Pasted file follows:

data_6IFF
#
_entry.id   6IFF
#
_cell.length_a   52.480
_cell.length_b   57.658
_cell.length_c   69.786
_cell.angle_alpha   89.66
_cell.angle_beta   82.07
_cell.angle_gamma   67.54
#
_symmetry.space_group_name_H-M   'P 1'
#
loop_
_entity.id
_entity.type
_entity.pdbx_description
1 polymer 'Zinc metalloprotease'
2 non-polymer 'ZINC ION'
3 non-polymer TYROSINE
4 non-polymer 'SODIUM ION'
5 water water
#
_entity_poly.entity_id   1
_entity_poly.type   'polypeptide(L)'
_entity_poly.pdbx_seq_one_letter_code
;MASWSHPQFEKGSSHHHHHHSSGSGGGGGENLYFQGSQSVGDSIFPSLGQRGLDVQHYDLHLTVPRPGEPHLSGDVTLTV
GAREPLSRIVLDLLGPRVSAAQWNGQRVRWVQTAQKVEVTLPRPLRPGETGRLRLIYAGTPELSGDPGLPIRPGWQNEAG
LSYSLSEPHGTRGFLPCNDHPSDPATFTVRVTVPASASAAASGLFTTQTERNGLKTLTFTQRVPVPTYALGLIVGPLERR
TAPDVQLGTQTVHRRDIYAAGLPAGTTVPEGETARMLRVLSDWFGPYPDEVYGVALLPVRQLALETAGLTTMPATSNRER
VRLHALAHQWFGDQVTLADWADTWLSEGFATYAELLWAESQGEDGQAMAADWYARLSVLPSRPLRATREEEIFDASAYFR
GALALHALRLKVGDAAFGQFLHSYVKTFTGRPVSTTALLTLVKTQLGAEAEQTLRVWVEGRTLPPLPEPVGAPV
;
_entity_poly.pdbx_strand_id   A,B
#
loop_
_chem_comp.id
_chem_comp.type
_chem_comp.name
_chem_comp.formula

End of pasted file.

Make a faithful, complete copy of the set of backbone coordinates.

data_6IFF
#
_entry.id   6IFF
#
_cell.length_a   52.480
_cell.length_b   57.658
_cell.length_c   69.786
_cell.angle_alpha   89.66
_cell.angle_beta   82.07
_cell.angle_gamma   67.54
#
_symmetry.space_group_name_H-M   'P 1'
#
loop_
_entity.id
_entity.type
_entity.pdbx_description
1 polymer 'Zinc metalloprotease'
2 non-polymer 'ZINC ION'
3 non-polymer TYROSINE
4 non-polymer 'SODIUM ION'
5 water water
#
_entity_poly.entity_id   1
_entity_poly.type   'polypeptide(L)'
_entity_poly.pdbx_seq_one_letter_code
;MASWSHPQFEKGSSHHHHHHSSGSGGGGGENLYFQGSQSVGDSIFPSLGQRGLDVQHYDLHLTVPRPGEPHLSGDVTLTV
GAREPLSRIVLDLLGPRVSAAQWNGQRVRWVQTAQKVEVTLPRPLRPGETGRLRLIYAGTPELSGDPGLPIRPGWQNEAG
LSYSLSEPHGTRGFLPCNDHPSDPATFTVRVTVPASASAAASGLFTTQTERNGLKTLTFTQRVPVPTYALGLIVGPLERR
TAPDVQLGTQTVHRRDIYAAGLPAGTTVPEGETARMLRVLSDWFGPYPDEVYGVALLPVRQLALETAGLTTMPATSNRER
VRLHALAHQWFGDQVTLADWADTWLSEGFATYAELLWAESQGEDGQAMAADWYARLSVLPSRPLRATREEEIFDASAYFR
GALALHALRLKVGDAAFGQFLHSYVKTFTGRPVSTTALLTLVKTQLGAEAEQTLRVWVEGRTLPPLPEPVGAPV
;
_entity_poly.pdbx_strand_id   A,B
#
loop_
_chem_comp.id
_chem_comp.type
_chem_comp.name
_chem_comp.formula